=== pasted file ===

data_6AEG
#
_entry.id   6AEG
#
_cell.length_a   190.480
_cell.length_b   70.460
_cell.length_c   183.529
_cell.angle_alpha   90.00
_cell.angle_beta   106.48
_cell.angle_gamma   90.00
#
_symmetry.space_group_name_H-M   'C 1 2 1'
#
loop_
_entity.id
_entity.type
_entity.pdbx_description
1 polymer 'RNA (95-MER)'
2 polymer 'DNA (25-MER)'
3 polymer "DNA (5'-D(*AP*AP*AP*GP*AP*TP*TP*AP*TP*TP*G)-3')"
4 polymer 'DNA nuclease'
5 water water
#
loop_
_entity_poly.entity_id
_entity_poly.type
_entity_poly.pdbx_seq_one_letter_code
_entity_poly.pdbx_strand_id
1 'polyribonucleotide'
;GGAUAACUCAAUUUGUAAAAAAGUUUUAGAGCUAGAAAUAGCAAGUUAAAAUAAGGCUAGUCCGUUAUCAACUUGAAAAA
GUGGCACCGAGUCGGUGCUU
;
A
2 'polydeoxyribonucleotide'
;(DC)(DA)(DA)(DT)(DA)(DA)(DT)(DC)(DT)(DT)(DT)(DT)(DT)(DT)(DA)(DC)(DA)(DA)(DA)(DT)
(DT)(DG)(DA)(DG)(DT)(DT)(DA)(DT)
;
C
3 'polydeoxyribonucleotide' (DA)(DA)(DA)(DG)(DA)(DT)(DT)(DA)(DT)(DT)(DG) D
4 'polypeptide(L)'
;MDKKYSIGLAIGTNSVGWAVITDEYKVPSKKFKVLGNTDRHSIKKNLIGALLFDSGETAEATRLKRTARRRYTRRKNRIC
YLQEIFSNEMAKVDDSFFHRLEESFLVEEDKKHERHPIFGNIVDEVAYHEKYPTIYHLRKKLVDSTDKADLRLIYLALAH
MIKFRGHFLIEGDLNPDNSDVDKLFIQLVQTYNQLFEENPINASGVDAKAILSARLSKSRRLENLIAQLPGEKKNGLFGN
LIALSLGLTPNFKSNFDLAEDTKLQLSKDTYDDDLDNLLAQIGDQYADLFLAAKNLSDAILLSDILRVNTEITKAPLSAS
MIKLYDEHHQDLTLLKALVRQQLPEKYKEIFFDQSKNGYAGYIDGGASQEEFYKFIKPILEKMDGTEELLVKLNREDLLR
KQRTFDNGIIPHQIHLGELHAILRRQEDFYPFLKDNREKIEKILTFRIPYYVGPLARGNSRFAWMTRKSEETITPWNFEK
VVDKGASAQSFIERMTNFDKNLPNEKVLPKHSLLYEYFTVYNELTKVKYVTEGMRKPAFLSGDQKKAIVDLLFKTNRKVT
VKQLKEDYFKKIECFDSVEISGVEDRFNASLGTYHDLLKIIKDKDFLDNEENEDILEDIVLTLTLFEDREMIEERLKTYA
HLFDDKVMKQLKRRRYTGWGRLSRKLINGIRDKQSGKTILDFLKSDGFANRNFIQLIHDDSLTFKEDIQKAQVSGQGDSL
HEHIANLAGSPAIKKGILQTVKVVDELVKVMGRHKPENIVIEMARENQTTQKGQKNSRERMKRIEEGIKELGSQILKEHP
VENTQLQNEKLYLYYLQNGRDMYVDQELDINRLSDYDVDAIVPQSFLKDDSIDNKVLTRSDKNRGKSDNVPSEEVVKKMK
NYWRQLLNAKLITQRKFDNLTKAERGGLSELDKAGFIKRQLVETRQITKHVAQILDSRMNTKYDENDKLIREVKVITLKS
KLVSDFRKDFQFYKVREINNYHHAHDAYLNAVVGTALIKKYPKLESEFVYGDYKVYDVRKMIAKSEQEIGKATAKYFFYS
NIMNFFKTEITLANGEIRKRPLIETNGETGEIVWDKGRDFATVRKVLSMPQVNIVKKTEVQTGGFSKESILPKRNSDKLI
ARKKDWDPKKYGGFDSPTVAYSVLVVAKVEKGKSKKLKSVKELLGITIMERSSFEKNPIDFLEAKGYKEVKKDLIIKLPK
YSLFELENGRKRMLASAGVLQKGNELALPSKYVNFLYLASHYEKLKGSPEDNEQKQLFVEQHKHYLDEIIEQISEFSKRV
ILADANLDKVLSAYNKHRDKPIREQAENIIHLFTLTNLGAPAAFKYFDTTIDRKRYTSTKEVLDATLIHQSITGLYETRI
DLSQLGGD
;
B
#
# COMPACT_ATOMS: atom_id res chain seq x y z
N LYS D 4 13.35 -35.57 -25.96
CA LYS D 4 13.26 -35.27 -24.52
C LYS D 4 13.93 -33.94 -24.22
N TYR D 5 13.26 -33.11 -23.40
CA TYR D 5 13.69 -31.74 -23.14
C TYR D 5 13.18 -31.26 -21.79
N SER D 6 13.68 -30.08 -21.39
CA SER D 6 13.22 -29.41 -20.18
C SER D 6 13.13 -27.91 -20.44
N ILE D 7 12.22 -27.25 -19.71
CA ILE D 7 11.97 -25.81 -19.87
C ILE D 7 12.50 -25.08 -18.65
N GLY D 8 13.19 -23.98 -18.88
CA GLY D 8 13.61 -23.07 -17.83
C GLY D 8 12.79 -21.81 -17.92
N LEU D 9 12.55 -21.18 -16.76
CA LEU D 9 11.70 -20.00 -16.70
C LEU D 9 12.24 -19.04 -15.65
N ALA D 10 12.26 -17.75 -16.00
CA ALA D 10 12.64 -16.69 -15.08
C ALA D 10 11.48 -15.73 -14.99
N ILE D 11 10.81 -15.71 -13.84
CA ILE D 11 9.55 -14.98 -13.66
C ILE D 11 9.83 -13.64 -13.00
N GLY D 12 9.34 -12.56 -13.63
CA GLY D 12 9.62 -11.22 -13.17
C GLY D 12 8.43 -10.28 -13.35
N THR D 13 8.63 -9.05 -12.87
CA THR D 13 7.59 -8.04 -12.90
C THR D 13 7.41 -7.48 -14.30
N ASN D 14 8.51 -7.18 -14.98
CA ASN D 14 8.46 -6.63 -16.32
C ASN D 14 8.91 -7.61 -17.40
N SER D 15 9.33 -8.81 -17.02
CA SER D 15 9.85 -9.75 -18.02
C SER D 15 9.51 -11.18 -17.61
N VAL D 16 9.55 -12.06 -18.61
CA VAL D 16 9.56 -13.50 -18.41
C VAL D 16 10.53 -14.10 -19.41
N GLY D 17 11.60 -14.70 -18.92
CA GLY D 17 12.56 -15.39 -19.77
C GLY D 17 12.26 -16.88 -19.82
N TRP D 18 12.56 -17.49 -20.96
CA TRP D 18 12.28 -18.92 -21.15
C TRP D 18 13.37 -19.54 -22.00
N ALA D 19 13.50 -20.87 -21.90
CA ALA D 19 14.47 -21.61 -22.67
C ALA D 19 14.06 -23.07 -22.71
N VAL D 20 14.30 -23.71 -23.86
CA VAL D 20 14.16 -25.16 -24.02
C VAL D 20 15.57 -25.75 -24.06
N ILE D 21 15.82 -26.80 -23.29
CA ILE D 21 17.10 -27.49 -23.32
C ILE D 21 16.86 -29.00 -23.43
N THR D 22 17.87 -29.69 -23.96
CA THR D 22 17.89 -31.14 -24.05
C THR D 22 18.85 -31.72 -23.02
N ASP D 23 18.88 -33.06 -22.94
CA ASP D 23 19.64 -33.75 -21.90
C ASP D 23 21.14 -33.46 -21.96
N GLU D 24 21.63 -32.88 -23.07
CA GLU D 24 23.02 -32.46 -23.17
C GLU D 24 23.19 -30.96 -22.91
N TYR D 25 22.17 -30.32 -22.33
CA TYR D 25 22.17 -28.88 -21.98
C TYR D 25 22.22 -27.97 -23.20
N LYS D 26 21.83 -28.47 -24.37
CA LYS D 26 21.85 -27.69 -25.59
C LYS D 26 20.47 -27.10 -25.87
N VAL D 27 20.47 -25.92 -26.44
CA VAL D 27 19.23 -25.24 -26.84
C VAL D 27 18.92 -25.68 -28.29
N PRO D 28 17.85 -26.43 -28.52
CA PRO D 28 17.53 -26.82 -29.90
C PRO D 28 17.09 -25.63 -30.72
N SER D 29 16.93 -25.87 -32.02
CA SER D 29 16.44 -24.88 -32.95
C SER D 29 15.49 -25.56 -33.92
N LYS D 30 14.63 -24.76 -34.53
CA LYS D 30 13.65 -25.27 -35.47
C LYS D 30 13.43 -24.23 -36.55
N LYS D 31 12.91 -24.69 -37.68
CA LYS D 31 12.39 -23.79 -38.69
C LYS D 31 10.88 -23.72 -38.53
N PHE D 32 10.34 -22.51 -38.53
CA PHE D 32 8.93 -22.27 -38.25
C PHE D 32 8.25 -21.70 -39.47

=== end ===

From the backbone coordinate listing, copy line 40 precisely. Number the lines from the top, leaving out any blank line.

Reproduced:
4 'polypeptide(L)'